The group enjoyed the overall experience but there were plusses and minuses. Amongst the plusses were the attractive scenery, excellent accommodation and food (including the option of regional specialities). Interesting architecture, including the village wells (fontes), old communal laundries, windmills and the odd castle and convent. Terry’s organisation was excellent and his patience when things did not work out was unbelievable. He also walked with us whenever he was not involved in luggage transfers which certainly saved us some navigational problems.

On the down side, the weather was unexpectedly changeable, varying from persistent pouring rain with strong winds to hot sunshine @ 25 degC. We were told the wind and rain was not usual and was blamed on the remains of a hurricane which had blown across the Atlantic.

Most days the walk was in excess of 20 miles and sometimes had a transfer at the end, making them very long with little chance of any relaxation. The group felt that the overall distance was probably at least 170 miles and perhaps a little longer.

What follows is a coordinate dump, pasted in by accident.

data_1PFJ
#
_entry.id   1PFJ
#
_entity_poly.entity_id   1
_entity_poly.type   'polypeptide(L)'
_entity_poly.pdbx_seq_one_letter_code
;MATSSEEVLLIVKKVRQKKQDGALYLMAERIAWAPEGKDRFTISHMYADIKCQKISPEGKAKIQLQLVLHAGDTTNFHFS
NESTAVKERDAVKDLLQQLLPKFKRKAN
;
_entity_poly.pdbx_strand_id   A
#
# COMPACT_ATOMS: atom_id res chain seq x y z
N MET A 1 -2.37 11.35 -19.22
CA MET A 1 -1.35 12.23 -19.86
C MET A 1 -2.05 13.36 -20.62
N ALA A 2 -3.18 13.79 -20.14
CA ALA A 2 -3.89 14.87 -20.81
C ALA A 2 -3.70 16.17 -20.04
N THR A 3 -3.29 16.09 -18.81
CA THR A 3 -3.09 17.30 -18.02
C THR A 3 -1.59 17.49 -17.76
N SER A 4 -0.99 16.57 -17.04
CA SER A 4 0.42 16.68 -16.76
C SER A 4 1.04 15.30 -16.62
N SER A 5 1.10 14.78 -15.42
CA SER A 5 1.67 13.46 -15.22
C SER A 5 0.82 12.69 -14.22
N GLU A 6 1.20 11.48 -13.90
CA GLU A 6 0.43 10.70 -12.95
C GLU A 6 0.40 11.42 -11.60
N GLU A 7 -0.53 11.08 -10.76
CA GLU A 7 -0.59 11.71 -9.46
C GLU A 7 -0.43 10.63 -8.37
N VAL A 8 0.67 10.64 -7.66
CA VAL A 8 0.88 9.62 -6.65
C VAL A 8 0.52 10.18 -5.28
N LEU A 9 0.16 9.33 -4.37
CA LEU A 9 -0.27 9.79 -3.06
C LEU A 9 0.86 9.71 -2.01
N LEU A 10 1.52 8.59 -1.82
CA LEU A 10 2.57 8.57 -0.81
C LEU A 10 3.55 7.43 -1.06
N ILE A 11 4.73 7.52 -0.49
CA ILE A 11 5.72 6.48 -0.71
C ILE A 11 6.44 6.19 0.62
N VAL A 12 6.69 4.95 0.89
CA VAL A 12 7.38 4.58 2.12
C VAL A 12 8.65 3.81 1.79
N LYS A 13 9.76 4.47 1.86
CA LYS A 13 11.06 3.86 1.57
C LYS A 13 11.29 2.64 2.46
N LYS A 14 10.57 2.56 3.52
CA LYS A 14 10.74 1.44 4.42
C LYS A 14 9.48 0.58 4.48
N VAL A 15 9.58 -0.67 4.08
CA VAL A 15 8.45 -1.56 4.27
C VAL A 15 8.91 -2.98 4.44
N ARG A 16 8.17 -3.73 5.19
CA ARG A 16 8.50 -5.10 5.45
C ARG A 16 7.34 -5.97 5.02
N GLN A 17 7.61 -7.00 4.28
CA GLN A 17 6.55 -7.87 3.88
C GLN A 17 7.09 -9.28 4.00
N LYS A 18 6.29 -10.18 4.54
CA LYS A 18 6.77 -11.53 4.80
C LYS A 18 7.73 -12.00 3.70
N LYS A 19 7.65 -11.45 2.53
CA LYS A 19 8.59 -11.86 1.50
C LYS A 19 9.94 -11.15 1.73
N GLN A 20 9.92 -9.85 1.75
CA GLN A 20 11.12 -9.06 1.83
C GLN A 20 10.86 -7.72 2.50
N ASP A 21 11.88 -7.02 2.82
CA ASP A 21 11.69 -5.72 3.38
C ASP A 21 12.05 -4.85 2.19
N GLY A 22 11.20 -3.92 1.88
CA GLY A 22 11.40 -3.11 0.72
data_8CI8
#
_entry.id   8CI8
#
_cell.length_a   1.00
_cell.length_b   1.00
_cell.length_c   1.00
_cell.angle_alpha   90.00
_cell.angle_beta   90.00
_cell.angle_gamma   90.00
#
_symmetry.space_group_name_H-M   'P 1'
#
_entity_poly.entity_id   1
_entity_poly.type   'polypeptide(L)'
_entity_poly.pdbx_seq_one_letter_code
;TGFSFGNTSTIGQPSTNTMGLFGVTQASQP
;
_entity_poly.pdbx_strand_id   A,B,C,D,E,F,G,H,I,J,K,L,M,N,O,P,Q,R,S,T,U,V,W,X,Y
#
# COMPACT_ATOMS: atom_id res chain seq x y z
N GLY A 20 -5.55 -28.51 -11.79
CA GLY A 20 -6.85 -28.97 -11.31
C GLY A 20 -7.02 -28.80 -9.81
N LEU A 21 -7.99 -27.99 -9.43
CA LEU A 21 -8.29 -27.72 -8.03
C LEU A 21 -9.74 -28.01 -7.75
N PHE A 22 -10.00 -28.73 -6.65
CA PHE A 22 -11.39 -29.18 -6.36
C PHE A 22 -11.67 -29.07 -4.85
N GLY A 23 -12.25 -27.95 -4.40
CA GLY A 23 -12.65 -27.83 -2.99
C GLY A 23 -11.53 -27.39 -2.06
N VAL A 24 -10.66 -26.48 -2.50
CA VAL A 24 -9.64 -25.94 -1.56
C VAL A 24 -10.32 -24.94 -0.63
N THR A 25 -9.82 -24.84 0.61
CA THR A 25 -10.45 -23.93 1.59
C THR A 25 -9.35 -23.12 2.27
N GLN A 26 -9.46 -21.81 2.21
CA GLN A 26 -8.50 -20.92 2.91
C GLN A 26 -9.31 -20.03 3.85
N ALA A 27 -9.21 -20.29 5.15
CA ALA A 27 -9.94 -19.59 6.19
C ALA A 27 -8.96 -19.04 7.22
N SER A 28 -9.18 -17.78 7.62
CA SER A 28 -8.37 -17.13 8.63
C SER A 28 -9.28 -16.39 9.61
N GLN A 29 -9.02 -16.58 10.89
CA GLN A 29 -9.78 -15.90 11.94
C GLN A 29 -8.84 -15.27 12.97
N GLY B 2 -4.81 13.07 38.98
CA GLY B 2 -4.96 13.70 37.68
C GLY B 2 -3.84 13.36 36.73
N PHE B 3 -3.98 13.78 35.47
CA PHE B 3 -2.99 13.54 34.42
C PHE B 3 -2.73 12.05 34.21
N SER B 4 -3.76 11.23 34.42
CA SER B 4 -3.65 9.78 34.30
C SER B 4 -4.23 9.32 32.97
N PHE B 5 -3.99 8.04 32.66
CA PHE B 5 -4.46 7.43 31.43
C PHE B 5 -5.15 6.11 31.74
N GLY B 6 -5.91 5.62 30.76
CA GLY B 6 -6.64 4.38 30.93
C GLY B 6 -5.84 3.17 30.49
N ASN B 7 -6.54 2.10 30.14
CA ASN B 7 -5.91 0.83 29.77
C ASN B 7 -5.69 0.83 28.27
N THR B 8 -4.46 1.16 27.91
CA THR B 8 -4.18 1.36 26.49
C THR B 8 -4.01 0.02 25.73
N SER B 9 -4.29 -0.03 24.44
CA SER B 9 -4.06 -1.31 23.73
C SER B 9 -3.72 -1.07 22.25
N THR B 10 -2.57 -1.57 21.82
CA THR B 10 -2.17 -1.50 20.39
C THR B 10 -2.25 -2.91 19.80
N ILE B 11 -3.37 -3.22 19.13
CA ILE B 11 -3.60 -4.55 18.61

The route description, although recently updated (February and March), seems to have been written by two or more people, so we never got used to the style; and we thought it needed further improvement. One member of the group had downloaded the old route description from the web-site and it occasionally got us out of trouble when the new amendments seemed to have clouded the issue.

The locations of the waymarks, which have been kept deliberately low key to avoid destruction or removal; compass bearings and other navigational information were listed on a separate sheet.

This turned navigation into a job for two people and after four days of frequent head scratching and minor detours, I was glad to give another pair a chance to try their luck. However, things did not improve and we still made at least one or two detours a day.